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Israel Strikes Syria to Foil Iranian ‘Killer Drone’ Attack and Hezbollah Vows Revenge

August 25, 2019 Peace and Conflict

This isn’t the first time Iranian drones and Israel have clashed. Prime Minister Benjamin Netanyahu holds up piece of Iranian UAV in February. Illustrative. Photo courtesy of Amos Ben Gershom GPO

Israeli forces foiled an Iranian plot to attack Israel with “killer drones” by targeting forces affiliated with Iranian special ops inside Syria on Saturday, as Israeli Prime Minister Benjamin Netanyahu made it clear on Saturday night that Iran “has no immunity anywhere.” On Sunday, the Hezbollah terror group warned of attacks of their own.

The IDF Twitter page said that Israel had “prevented a pending, large-scale attack of multiple killer drones on Israel by striking Iranian Quds Force operatives and Shiite Militia targets in Syria.” Netanyahu, in separate comments released by his office on Sunday, said the drones were “explosive-laden” and planned to “kill Israelis on the Golan Heights.”

Netanyahu called the Israeli action a “complicated operation” and a “daring decision” that “prevented serious attacks.” He warned not only Iran, but any country hosting Iranian forces, not to strike Israel. “I would like to emphasize: This was an initiative of Iran, under the command of Iran, at the behest of Iran.

“…I would like to stress that we will not tolerate aggression against Israel from any country in the region. Any country that allows its territory to be used for aggression against Israel will face the consequences, and I repeat: The country will face the consequences.”

The Syrian Observatory for Human Rights, a human rights group tracking the broader conflict in Syria, reported on their website that Israeli warplanes struck near the town of Aqraba, killing two members of Hezbollah and one person thought to be affiliated with Iran.

In addition, The Times of Israel reported that one unmanned aerial vehicle (UAV) exploded and damaged a Hezbollah office building in Lebanon, while a second one crashed in the area. However, while Hezbollah said they were Israeli drones, Israeli analysts cited in The Times of Israel report believed they were Iranian, based on photos released of the aircraft.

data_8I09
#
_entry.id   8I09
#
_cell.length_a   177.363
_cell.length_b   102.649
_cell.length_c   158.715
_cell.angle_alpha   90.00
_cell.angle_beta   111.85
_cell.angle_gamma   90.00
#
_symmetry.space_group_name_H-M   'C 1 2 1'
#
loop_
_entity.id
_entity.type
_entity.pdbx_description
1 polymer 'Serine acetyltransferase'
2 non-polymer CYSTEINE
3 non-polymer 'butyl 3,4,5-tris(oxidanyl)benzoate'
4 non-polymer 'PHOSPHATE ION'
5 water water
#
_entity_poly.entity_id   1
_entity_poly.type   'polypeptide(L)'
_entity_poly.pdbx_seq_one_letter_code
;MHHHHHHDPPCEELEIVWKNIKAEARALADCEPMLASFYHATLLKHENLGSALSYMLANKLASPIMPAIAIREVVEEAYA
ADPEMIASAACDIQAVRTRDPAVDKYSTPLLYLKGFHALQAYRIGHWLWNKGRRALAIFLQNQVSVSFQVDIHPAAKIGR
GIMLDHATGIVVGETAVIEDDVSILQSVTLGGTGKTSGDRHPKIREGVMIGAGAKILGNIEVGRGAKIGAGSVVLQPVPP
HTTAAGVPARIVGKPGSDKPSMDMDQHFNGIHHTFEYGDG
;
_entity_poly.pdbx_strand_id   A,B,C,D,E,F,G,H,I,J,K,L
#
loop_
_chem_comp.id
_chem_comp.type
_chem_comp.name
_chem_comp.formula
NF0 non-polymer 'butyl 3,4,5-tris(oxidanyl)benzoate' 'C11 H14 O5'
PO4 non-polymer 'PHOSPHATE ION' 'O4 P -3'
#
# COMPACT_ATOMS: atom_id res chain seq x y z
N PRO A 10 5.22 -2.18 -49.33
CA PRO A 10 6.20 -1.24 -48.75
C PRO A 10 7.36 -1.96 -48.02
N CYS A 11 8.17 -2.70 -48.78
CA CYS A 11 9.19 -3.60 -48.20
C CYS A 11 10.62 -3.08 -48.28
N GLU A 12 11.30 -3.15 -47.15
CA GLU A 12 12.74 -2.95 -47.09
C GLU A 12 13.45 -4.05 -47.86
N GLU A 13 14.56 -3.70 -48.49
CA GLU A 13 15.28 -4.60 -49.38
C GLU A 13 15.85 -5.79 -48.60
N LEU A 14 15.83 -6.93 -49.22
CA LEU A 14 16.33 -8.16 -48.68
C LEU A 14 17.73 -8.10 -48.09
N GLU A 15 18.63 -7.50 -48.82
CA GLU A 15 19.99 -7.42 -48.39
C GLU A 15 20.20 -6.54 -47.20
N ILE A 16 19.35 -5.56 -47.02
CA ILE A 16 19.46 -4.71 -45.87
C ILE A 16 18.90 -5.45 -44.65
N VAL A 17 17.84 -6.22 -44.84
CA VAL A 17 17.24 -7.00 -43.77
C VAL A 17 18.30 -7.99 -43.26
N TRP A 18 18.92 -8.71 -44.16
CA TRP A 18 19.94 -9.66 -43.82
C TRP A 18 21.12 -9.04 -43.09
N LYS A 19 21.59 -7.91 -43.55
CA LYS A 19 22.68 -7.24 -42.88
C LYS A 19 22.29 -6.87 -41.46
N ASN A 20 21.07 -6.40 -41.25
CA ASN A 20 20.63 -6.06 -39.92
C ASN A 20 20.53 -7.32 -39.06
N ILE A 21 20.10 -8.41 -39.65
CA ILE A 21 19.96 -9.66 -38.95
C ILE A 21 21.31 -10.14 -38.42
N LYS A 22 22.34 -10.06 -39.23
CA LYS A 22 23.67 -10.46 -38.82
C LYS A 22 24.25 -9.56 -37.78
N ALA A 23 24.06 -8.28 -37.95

One Israeli expert included in the article, Retired General and head of The Institute for National Security Studies (INSS), Amos Yadlin, posted a series of Tweets in which he asked, “Were Iranian drones prevented from taking off from the Beirut area? ?? The strategy of the two sides appears to be ‘cooling’ the situation down to avoid full scale conflict.”

However, a follow-up tweet from Yadlin noted that Hezbollah leader Sayyed Hasan Nasrallah “is an Iranian proxy” and could be used to “settle the score” with Israel.

To that end, Nasrallah threatened Israel with revenge, accusing Israel of attacking with drones in Lebanon in addition to killing Hezbollah fighters in Syria. A report from Lebanon’s Al Manar quoted Nasrallah as saying that Israel’s ability to safely attack targets in Lebanon “has ended.” He warned Israel to await Hezbollah’s counterstrike “which may take place at any time on the borders and beyond the borders.”

Netanyahu, meanwhile, made it clear that Israel was pre-empting an attack by Iran.

“Our forces operate in every sector against the Iranian aggression. ‘If someone rises up to kill you, kill him first,’” said Netanyahu in the comments released by his office on Saturday night. “I have directed that our forces be prepared for any scenario. We will continue to take determined and responsible action against Iran and its proxies for the security of Israel.”

United States Secretary of State Mike Pompeo spoke with Netanyahu following the attack, posting to Twitter that he “expressed my support for Israel’s right to defend itself from threats posed by the Iranian Revolutionary Guard Corps & to take action to prevent imminent attacks against Israeli assets.”

Pompeo said in a follow-up post that he and Netanyahu “discussed how #Iran is leveraging its foothold in Syria to threaten Israel and its neighbors. The Prime Minister @netanyahu noted that Israel would strike IRGC targets threatening Israel, wherever they are located.”

The Israeli leader certainly wasn’t hiding that approach. In his comments on Sunday, Netanyahu said, “Henceforth we will expose any attempt by Iran to attack us and any Iranian effort to hide behind this or that excuse.”

The IDF Twitter page made good on that promise, posting video of “Iranian Quds Force operatives in Syria carrying a killer drone.” A post from IDF spokesman Brig. Gen. Ronen Manelis, as translated by Google from Hebrew, pointed to the Iranian special operations “Quds Force” led by Qasem Soleimani as heading the drone plot. The tweet said the incident demonstrates “the fact that the Syrian regime allows Iranians to operate freely from Syria.”

This isn’t the first time an Iranian drone incident has erupted in the Syrian-Israeli theater. Earlier this year, an Iranian drone entered Israeli airspace and was shot down by Israel, leading to open and direct confrontation between Iranian forces in Syria and Israel. While Israel once was hesitant to openly comment on operations against Iran in foreign locations, their taking of responsibility may help prevent further conflict, according to expert Yadlin.

In his series of Twitter posts, Yadlin noted that one reason Israel announced their latest actions in Syria is to “signal as warning to the enemy to avoid further escalation.”

(By Joshua Spurlock, www.themideastupdate.com, August 25, 2019)

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